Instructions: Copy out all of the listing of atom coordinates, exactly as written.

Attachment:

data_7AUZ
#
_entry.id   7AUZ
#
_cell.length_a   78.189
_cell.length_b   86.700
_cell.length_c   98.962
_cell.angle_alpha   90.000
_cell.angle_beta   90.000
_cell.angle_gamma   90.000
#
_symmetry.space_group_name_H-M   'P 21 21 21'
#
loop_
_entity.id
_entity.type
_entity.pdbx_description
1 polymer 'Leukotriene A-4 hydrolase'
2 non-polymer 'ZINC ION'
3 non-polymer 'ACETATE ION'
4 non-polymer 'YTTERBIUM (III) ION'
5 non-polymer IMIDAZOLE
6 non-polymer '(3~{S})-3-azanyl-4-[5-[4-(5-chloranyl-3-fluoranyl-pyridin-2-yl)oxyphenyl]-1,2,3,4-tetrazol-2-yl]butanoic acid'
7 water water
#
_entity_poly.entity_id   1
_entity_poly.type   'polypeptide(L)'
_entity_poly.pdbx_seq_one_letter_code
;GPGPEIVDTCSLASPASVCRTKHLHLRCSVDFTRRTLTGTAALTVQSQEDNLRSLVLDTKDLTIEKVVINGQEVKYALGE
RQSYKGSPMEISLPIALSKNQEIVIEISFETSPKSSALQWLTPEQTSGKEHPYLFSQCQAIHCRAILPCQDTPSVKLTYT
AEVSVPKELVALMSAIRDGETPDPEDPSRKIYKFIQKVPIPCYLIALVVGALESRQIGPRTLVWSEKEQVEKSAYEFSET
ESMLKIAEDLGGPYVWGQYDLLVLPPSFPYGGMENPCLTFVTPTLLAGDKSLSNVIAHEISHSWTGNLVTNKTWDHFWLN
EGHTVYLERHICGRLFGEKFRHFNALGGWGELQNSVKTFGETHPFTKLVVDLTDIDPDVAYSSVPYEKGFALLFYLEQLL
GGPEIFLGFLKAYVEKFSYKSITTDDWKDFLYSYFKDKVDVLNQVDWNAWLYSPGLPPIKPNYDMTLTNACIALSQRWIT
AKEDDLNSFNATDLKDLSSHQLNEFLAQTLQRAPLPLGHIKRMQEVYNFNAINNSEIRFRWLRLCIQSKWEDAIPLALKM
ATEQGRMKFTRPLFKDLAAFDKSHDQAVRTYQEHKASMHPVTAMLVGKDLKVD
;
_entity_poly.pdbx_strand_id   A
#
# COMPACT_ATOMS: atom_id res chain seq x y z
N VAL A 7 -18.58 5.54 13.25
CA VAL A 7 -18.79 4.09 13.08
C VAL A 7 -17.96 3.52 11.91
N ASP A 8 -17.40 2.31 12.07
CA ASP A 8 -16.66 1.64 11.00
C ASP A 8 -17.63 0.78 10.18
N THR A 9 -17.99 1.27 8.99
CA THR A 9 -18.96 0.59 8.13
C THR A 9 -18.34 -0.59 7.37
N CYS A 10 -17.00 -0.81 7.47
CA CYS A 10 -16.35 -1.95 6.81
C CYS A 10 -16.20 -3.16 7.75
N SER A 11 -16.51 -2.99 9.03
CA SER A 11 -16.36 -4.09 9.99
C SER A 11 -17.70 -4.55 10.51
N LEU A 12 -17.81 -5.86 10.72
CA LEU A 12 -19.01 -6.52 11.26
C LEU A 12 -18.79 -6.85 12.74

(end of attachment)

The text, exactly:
data_7AUZ
#
_entry.id   7AUZ
#
_cell.length_a   78.189
_cell.length_b   86.700
_cell.length_c   98.962
_cell.angle_alpha   90.000
_cell.angle_beta   90.000
_cell.angle_gamma   90.000
#
_symmetry.space_group_name_H-M   'P 21 21 21'
#
loop_
_entity.id
_entity.type
_entity.pdbx_description
1 polymer 'Leukotriene A-4 hydrolase'
2 non-polymer 'ZINC ION'
3 non-polymer 'ACETATE ION'
4 non-polymer 'YTTERBIUM (III) ION'
5 non-polymer IMIDAZOLE
6 non-polymer '(3~{S})-3-azanyl-4-[5-[4-(5-chloranyl-3-fluoranyl-pyridin-2-yl)oxyphenyl]-1,2,3,4-tetrazol-2-yl]butanoic acid'
7 water water
#
_entity_poly.entity_id   1
_entity_poly.type   'polypeptide(L)'
_entity_poly.pdbx_seq_one_letter_code
;GPGPEIVDTCSLASPASVCRTKHLHLRCSVDFTRRTLTGTAALTVQSQEDNLRSLVLDTKDLTIEKVVINGQEVKYALGE
RQSYKGSPMEISLPIALSKNQEIVIEISFETSPKSSALQWLTPEQTSGKEHPYLFSQCQAIHCRAILPCQDTPSVKLTYT
AEVSVPKELVALMSAIRDGETPDPEDPSRKIYKFIQKVPIPCYLIALVVGALESRQIGPRTLVWSEKEQVEKSAYEFSET
ESMLKIAEDLGGPYVWGQYDLLVLPPSFPYGGMENPCLTFVTPTLLAGDKSLSNVIAHEISHSWTGNLVTNKTWDHFWLN
EGHTVYLERHICGRLFGEKFRHFNALGGWGELQNSVKTFGETHPFTKLVVDLTDIDPDVAYSSVPYEKGFALLFYLEQLL
GGPEIFLGFLKAYVEKFSYKSITTDDWKDFLYSYFKDKVDVLNQVDWNAWLYSPGLPPIKPNYDMTLTNACIALSQRWIT
AKEDDLNSFNATDLKDLSSHQLNEFLAQTLQRAPLPLGHIKRMQEVYNFNAINNSEIRFRWLRLCIQSKWEDAIPLALKM
ATEQGRMKFTRPLFKDLAAFDKSHDQAVRTYQEHKASMHPVTAMLVGKDLKVD
;
_entity_poly.pdbx_strand_id   A
#
# COMPACT_ATOMS: atom_id res chain seq x y z
N VAL A 7 -18.58 5.54 13.25
CA VAL A 7 -18.79 4.09 13.08
C VAL A 7 -17.96 3.52 11.91
N ASP A 8 -17.40 2.31 12.07
CA ASP A 8 -16.66 1.64 11.00
C ASP A 8 -17.63 0.78 10.18
N THR A 9 -17.99 1.27 8.99
CA THR A 9 -18.96 0.59 8.13
C THR A 9 -18.34 -0.59 7.37
N CYS A 10 -17.00 -0.81 7.47
CA CYS A 10 -16.35 -1.95 6.81
C CYS A 10 -16.20 -3.16 7.75
N SER A 11 -16.51 -2.99 9.03
CA SER A 11 -16.36 -4.09 9.99
C SER A 11 -17.70 -4.55 10.51
N LEU A 12 -17.81 -5.86 10.72
CA LEU A 12 -19.01 -6.52 11.26
C LEU A 12 -18.79 -6.85 12.74